What are the three receptors on the parietal cells that stimulate hydrochloric acid production?
The receptors are for gastrin, acetylcholine and histamine on the "blood" side of the parietal cell.
Stimulation of all three results in the optimum amount of hydrogen and chloride secretion.
How does the stomach know when to stop producing acid?
When the pH of the stomach contents in the antrum drops below 3, gastrin release is inhibited. With this, one of the three key stimulants for hydrogen and chloride production is terminated, and hydrochloric acid production declines.
What effect do prostaglandins have on (1) mucus production, (2) gastric blood flow, and (3) the ability of the stomach to heal itself?
1. They stimulate cells in the gastric glands to produce the bicarbonate ion, which helps make the mucous layer capable of neutralizing the stomach acid to some degree.
2. They enhance blood flow to the stomach.
3. All of the above, plus the PGs stabilizing potentially destructive lysosomes within the gastric cells and regulating the activity of macrophages and mast cells, help the stomach to rapidly repair any damage to the stomach epithelial lining caused by a break in the mucous barrier.
Explain how NSAIDs produce side effects in the GI tract.
They block the production of PGs, which can result in a stomach ache.
What are the four compartments of the ruminant stomach? Which ones are forestomachs and which one is the true stomach?
The reticulum, rumen, omasum and the abomasum.
The abomasum is the true stomach, the other three are the forestomachs.
What is hardware disease? With which forestomach is hardware disease usually associated?
Swallowed, heavy objects (such as wire, metal fragments, stones, etc.) settle into the reticulum, due to its location. When the reticulorumen contractions occur, the objects may penetrate the wall of the reticulum, causing a condition known as hardware disease.
What is rumination versus eructation? What purpose do they serve?
1. Rumination: Partially digested plant food (cud) is regurgitated up to the esophagus, where it is chewed and reswallowed. This process facilitates the mechanical breakdown of tough plant material through multiple chewing cycles, resulting in a greater surface area on which the rumen microbes and digestive enzymes can act.
2. Eructation: Built-up carbon dioxide or methane gas is expelled from the rumen. This is essential for dispelling excessive gas created by fermentation, thereby reducing the risk of too much gas being trapped in the rumen (a condition called bloat).
What is fermentative digestion? How is it different from nonfermentative digestion?
Fermentative digestion: Found in ruminants. Rechewed (remasticated) plant material is fermented by bacterial and protozoal enzymes. Ruminants depend on these microbes for their nutritional needs.
Nonfermentative digestion: Found in monogastric animals. The enzymes needed for digestion are produced by glands in and along the intestinal tract.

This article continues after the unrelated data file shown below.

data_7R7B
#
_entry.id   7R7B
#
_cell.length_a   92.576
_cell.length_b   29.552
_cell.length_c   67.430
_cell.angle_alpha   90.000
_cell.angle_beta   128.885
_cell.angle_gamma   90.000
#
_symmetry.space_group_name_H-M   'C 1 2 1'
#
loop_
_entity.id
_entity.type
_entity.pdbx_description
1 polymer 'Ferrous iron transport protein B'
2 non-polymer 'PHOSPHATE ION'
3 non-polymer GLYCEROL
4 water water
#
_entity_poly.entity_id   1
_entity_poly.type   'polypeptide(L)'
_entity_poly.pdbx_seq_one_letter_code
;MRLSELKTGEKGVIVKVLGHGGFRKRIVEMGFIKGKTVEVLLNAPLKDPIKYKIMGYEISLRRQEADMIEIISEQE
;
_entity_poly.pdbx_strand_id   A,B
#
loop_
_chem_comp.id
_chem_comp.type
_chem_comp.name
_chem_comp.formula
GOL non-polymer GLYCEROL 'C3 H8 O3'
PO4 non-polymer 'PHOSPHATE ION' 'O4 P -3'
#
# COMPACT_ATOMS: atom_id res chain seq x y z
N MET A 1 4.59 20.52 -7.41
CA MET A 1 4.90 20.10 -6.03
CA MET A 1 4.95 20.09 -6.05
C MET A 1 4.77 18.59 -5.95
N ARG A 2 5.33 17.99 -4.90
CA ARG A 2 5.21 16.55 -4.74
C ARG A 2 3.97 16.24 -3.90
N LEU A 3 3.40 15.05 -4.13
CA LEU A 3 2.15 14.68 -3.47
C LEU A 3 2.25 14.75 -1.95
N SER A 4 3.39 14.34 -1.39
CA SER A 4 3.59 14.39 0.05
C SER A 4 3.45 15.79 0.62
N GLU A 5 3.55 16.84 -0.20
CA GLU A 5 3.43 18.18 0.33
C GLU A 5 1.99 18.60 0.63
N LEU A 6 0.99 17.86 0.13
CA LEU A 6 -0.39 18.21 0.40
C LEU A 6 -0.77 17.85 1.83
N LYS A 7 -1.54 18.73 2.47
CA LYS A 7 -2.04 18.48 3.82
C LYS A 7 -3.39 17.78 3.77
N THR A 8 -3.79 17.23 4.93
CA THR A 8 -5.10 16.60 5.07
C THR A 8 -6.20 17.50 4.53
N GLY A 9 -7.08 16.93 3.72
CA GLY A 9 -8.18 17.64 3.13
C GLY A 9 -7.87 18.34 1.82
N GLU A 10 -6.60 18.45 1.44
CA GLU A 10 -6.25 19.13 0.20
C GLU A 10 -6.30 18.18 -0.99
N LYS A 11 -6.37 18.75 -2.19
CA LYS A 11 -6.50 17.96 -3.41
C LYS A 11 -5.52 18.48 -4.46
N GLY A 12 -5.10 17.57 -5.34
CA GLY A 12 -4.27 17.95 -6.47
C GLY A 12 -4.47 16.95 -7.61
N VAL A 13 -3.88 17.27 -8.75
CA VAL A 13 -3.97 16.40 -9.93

What is the relationship among cellulose, pectin, cellulase, glucose, and VFAs?
Cellulose and pectin are digested by cellulase enzymeson rumen bacterial surfaces and transformed into much simpler monosacchrides or polysacchrides.
The glucose derived from this process is converted biochemically to volatile fatty acids (VFAs).
These VFAs are rapidly absorbed into the bloodstream and the liver converts selected ones to glucose.
The other absorbed VFAs are used to produce adipose tissue, milk fat, and other essential components required by the ruminant body.
What is the relationship among proteases, peptides, and amino acids?
Proteases (enzymes that break down proteins) reduce the long proteins to short peptides (short chains of amino acids) and the amino acid building blocks of the peptides and proteins. The resulting amino acids and peptides are also used by the rumen's microbes.
What role does urea play in the rumen function? Which organ converts ammonia to urea?
The liver converts ammonia to urea.
Additional nitrogen, necessary for rumen microbes, comes from the production of urea by the liver. It gets there via the bloodstream and saliva.
How is the young calf's GI tract different from the adult's? What is the role of the reticular groove?
Rumen and reticulum are small at birth and essentially nonfunctional. Little or no fermentative digestion occurs while the animal is primarily receiving a milk diet (nursing).
The reticular groove, also called the esophageal groove, is a trough in the wall of the reticulum that extends from the esophageal opening to the opening of the omasum. When the calf nurses, the muscles associated with the groove contract and form a tubular structure that brings the liquid directly to the omasum, bypassing the rumen and reticulum.
What are the three segments of the small intestine? Which is usually the longest?
Duodenum, jejunum, and ileum, with the jejunum usually being the longest.
What does the ileocecal sphincter do?
Ileum and colon are separated by the ileocecal sphincter. It is an anatomical and functional muscle that regulates movement of materials from the small intestine into the colon or the cecum.
What are villi, microvilli, brush border, and crypts? How do they aid digestion and absorption of food?
Villi: Tiny, cylindrical, fingerlike projections.
Microvilli: Thousands of these can be found on the villi. They resemble short bristles on a brush.
Brush border: Layer of microvilli
Crypts: Invaginations in the intestinal mucosa surrounding each villus. They constantly produce cells that are pushed up the villus to replace the oldest cells, which are constantly shed at the tip of the villus.
All of these aid in digestion and absorption of food as they increase the absorption area for nutrients.
What is the role of segmental contractions in the small intestine? Why do animals get diarrhea if segmental contractions are decreased?
They mix the intestinal contents and slow their movement through the length of the intestine.
Peristalsis push ingesta forward, if segmental contractions decrease there is nothing slowing down the flow of ingesta and this results in diarrhea.
1. What is ileus? What causes it?
2. Why would antiparasympathetic drugs like atropine cause it?
1. Ileus happens when there is a decrease in peristaltic waves resulting in ingesta moving too slowly through the intestinal tract.